Joe Cohen has built start-ups, run large companies, invested in new businesses, received venture funding and observed what’s gone right and what’s gone wrong among countless entrepreneurial ventures. A luminary in business, he’s learned a lot – also about how businesses can really identify the most appropriate funding.
While traditional bank finance may be hard to source post-2008, digital technology is enabling the rise of a more social, plural, democratic financial landscape that, in many circumstances, may be much more suitable for a mid-sized or small business than traditional bank finance. Joe Cohen shares his observations on the new ways of finance, and a generation of businesses that are most effectively raising the right money for growth.
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He’s done it all: Cohen talk about starting his first business, with little knowledge or confidence… “I grew up as an entrepreneur. Then I went to work in a corporate setting, and later went back to start my own business. I didn’t know much about starting a business – I didn’t understand the dynamics of raising money.”
What did he learn? “Really understanding the investment community, how they work, what’s important for them, will really help you navigate your way through.
“For those of you who work in the tech sector: people say ‘I got funded’ as though that was the ultimate goal. The thing that I learned to think about was, ‘what do I need the money for?'” Receiving the money is worth a celebration, but what is really important is finding the best way to use it. “As entrepreneurs we’re all optimists, but we also need to be honest with ourselves, and think about what is the potential of our businesses. That will help you get to the answer to ‘what do I really need capital for?'”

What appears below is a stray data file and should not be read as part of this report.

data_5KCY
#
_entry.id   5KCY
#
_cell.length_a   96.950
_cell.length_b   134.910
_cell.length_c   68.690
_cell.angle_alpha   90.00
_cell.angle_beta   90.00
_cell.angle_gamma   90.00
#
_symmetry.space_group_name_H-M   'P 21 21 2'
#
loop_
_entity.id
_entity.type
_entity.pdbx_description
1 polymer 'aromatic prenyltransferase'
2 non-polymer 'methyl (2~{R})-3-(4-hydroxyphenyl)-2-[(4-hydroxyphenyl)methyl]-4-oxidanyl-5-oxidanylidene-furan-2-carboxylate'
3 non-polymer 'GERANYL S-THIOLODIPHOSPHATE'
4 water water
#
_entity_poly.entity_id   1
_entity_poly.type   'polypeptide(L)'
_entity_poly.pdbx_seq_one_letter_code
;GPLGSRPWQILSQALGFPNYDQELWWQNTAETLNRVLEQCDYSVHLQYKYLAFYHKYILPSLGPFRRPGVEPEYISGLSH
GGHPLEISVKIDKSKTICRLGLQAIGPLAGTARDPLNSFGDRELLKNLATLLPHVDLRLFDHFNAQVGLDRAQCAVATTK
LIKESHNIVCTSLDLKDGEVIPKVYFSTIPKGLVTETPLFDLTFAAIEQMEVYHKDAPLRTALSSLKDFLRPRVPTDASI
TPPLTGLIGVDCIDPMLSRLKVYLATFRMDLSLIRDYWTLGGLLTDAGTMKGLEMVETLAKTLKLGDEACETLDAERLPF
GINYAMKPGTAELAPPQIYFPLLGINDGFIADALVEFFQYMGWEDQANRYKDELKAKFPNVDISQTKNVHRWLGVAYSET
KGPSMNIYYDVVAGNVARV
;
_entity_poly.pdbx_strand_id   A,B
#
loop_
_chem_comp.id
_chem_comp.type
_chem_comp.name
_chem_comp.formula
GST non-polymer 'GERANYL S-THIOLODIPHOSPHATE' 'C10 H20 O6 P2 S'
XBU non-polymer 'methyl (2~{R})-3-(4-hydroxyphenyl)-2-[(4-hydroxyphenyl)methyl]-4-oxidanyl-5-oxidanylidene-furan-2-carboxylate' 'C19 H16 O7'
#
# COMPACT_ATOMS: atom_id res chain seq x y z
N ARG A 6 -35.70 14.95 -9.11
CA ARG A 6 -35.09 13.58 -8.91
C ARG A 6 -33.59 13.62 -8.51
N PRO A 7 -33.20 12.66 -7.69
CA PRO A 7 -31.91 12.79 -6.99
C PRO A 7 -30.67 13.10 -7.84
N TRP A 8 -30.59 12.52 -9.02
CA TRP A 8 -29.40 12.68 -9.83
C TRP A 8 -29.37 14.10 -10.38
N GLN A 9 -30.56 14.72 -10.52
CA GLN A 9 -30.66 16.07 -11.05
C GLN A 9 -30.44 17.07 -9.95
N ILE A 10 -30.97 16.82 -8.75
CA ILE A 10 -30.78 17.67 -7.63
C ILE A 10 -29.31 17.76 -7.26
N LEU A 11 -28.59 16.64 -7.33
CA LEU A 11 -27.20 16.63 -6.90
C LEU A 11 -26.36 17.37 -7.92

Cohen talks about his own investment experience. He once turned down an investor for a contract with a large industrial player; and soon discovered that it was a mistake. “We got very close to closing an amazing deal, and I realised a day before we were supposed to sign that they were not telling me the truth. I realised we were probably going to end up with a large industrial player owning half of our company, and then losing interest soon.
“We were running low on cash; two investors had given us term sheets originally, and I went back to the one who had a better brand for us. We got very close to closing, but a day before they called (…) and the deal didn’t go through.
“People who are going to be transparent and up front with you are often worth more than terms and money.
“Money is often the enemy of creativity because if you can buy something you don’t have to make it.”
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